So what do we know about Tango? In the About the Authors section of The Book, we learn, “Tom Tango runs the Tango on Baseball website and has consulted for major league baseball teams. He lives in New Jersey.”

Keep in mind that Tango’s consulting gig with the Mariners began (as far as I can tell) in 2009 and his gig with the Blue Jays in 2010. It’s not much of a clue, but he’s worked with other teams before Seattle and Toronto. Not that it matters;  in the Maclean’s profile, Tango says, “Take all my past and current employers, colleagues, peers and readers, and I have met exactly one person.” One person? Who could it possibly be?

In the end, our best clues come from another profile, this from the Toronto Star. A lot of the information here was reported earlier and elsewhere, but it makes for a convenient summing up of the public information on Tango: from Montreal, lives in New Jersey, married, one child, male, 40-something, “trained computer programmer,” works in corporate America.

To find out more, we’re going to have to investigate in more uncommon ways. Well, the first known use of “tangotiger” is in a September 17, 1917 article in the New York Times, “All Seek an End to Sedition Mixup”:

“We want the question of free speech thrashed out fairly and squarely in the open,” [National Secretary of the Friends of Irish Freedom John D. Moore] said. “We want a jury trial for our speakers. On the other hand, the Fusion city administration and the Tammany county officers are trying to get the soapbox into politics. They have made a tango-tiger combination, which is working overtime to force us to be tried by one man of their section instead of by a jury of twelve.”

As for what a “tango-tiger combination” is, that warrants its own post.

It’s not really noticed again until March, 2004, when he’s referred to twice as an “analyst extraordinaire” from Baseball Primer on the Hardball Times. Baseball Primer is now the Baseball Think Factory and their archives are completely effed, so that’s a dead end. Extensive Googling, though, suggests that a comment from June 11, 2001, might be his first appearance on the internet. He says, “Would be nice to run a regression analysis of OBA/SLG/BA v R/game…” Note that he lists the slash stats in super-SABR order, thus confirming that this is the true Tangotiger.

By the way, he’s been on BBTF so long, his user ID is 11. For comparison, Chris Dial is 71, Voros McCracken is 76, and MGL is 80.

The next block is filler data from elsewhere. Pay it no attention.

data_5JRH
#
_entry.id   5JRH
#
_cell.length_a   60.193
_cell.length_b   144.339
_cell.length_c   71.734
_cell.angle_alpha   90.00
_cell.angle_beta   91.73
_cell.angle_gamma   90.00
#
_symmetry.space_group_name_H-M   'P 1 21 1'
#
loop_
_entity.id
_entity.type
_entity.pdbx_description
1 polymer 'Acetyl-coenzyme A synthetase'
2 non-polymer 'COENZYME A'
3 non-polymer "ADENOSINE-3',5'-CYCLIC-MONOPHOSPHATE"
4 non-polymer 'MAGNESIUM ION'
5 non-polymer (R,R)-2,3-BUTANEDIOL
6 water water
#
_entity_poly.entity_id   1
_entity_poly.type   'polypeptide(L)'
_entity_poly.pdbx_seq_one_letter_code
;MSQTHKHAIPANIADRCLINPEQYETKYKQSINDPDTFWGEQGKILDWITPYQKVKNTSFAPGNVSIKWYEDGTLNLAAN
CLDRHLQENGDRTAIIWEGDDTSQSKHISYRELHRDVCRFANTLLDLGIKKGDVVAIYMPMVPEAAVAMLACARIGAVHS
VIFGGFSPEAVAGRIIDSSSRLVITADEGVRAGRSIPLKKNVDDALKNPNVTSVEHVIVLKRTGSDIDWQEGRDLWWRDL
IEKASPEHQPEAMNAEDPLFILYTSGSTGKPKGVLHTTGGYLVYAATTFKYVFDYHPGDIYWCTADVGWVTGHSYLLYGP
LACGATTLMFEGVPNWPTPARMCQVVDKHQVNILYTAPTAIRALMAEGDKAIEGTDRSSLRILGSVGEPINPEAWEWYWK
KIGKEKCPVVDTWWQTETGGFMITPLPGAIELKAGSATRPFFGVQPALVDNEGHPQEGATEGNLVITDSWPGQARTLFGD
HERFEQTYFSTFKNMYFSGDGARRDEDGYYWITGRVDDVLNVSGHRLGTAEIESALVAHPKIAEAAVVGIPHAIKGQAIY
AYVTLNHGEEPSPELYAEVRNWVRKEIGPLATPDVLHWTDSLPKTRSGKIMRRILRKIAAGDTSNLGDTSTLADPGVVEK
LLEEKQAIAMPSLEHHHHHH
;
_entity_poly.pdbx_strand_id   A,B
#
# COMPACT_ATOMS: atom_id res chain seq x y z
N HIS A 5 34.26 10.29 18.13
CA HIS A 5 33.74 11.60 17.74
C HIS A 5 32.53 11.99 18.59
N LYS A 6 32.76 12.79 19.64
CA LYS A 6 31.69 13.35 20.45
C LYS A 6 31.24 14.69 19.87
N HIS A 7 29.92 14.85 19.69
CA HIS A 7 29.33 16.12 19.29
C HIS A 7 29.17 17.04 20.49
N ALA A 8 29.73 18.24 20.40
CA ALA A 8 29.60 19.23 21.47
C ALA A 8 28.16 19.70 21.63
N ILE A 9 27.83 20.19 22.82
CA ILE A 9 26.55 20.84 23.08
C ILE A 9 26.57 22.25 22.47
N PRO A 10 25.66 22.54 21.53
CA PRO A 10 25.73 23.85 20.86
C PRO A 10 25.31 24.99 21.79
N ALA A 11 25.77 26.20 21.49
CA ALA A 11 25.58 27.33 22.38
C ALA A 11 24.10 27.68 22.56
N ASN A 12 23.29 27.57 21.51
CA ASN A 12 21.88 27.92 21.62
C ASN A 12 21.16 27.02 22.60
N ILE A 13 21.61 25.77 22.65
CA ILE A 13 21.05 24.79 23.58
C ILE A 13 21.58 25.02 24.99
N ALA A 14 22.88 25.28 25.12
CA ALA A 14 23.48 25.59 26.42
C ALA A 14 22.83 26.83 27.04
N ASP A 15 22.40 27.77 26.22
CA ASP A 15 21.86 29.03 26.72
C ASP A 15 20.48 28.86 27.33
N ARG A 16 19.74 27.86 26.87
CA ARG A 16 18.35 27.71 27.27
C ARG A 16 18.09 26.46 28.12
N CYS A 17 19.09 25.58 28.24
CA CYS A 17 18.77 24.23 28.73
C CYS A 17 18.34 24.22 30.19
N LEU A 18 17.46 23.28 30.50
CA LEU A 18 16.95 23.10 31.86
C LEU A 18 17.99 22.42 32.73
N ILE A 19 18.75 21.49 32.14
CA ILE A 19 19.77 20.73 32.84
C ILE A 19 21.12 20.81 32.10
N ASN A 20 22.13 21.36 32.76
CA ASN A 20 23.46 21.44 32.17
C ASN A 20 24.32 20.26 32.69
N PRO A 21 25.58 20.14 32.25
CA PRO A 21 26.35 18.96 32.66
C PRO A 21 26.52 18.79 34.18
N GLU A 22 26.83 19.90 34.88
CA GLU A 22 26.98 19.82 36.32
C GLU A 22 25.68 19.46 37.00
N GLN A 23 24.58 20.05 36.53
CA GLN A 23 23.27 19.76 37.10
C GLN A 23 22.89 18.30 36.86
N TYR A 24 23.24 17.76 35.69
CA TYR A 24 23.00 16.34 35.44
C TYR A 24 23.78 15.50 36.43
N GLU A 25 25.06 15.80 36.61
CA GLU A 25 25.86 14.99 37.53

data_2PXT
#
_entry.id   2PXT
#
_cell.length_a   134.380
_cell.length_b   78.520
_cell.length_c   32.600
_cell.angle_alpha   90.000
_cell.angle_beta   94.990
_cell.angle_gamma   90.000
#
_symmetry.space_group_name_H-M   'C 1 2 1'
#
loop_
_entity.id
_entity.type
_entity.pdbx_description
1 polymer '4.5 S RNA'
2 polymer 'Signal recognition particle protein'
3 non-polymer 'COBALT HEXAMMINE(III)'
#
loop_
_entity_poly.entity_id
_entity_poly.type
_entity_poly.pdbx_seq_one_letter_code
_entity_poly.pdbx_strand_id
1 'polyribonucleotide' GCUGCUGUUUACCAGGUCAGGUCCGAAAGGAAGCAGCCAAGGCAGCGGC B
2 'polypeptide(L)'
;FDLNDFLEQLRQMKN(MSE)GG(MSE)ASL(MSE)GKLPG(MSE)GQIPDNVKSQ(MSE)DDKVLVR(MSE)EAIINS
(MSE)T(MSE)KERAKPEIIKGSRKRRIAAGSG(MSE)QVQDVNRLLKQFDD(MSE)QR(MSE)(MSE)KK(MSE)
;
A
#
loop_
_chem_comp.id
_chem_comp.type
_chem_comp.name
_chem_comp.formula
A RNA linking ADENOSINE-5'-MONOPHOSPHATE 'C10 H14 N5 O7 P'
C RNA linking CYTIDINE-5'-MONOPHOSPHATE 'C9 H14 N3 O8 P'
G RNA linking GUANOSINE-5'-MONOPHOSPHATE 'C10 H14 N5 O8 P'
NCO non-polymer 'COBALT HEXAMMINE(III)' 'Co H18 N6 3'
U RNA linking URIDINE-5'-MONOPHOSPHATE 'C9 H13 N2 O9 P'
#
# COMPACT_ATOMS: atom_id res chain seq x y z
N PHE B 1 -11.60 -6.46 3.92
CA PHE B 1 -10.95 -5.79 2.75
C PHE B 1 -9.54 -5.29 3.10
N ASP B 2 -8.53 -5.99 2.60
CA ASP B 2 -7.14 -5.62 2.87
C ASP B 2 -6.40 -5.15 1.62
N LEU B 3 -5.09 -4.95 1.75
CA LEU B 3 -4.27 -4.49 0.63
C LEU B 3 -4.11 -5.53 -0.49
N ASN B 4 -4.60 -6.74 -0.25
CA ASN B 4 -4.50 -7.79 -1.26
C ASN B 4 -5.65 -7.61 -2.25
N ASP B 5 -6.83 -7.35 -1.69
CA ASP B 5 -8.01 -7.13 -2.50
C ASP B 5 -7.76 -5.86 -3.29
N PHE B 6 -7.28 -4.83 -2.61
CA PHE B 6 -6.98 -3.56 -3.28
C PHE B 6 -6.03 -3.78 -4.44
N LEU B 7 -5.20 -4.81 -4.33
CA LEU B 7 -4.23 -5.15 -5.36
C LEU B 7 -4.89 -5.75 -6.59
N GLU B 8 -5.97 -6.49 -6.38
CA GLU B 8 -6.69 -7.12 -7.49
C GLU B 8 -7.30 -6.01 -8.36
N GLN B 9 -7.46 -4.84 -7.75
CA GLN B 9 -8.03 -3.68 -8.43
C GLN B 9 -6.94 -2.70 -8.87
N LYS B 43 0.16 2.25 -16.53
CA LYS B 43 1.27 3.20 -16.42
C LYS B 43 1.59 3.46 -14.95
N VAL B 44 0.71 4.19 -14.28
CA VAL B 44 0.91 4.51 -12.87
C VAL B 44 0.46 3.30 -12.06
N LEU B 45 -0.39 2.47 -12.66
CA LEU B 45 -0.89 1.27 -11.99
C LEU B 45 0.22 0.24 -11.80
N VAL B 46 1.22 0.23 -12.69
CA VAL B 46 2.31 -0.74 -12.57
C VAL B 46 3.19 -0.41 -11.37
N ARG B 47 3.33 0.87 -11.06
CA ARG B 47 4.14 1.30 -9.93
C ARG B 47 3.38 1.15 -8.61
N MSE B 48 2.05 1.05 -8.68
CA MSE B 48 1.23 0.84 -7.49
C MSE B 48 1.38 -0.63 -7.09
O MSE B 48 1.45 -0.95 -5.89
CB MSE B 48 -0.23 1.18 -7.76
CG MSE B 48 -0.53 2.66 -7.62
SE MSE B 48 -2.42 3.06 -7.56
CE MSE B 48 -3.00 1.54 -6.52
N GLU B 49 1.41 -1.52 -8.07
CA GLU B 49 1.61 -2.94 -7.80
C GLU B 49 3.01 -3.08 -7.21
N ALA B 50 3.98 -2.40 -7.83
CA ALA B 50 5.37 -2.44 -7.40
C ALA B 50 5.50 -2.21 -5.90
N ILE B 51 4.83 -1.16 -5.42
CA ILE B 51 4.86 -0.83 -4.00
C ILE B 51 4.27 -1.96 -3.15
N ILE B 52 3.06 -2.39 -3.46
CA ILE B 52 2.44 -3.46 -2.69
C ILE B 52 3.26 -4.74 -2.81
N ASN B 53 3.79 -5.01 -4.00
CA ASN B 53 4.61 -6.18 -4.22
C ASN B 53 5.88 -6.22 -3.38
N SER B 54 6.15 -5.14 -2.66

The first legitimate media mention of the actual Tangotiger came in the Seattle Times, in an article titled “Pitching and Defense Go Hand in Hand” published on June 1, 2005, where he’s called “research wizard Tango Tiger.”

The name Tom Tango or Tom M. Tango doesn’t really appear until 2006, which makes sense, considering he invented it for the cover of The Book.

So we explore elsewhere. Domain registration information for gives us the ZIP code of 07932, in Florham Park, New Jersey. Unfortunately, domain registration information for Tango’s personal research site,, lists 08837, in Edison, approximately 20 miles away. Both though list a contact number of 1-800-555-1212, which is just National Directory Assistance. In a 2006 comment, he says The Book is buyable by check sent to

FLORHAM PARK, NJ 07932-0021

The earliest archived version of his now-defunct Geocities site, Tango on Baseball–from 2002–doesn’t give away anything. Although his e-mail address then was, whereas now it’s Was tangotiger already taken on AOL?

Obviously, Tango is really smart and quite serious about his privacy. Barring a bonehead mistake on his part, the public isn’t going to know who he is unless he wants us to. But combining the publicly available information with what’s obvious from reading his non-sports posts on The Book blog, there’s a profile to be on the lookout for. So the next time you’re in northern New Jersey and meet a 40-something, white (come on, he loves hockey), married, one-child-having, libertarian-leaning Canadian who works for large corporations doing database stuff, graduated college in 1990, and loves escrow accounts, he might just be Tangotiger!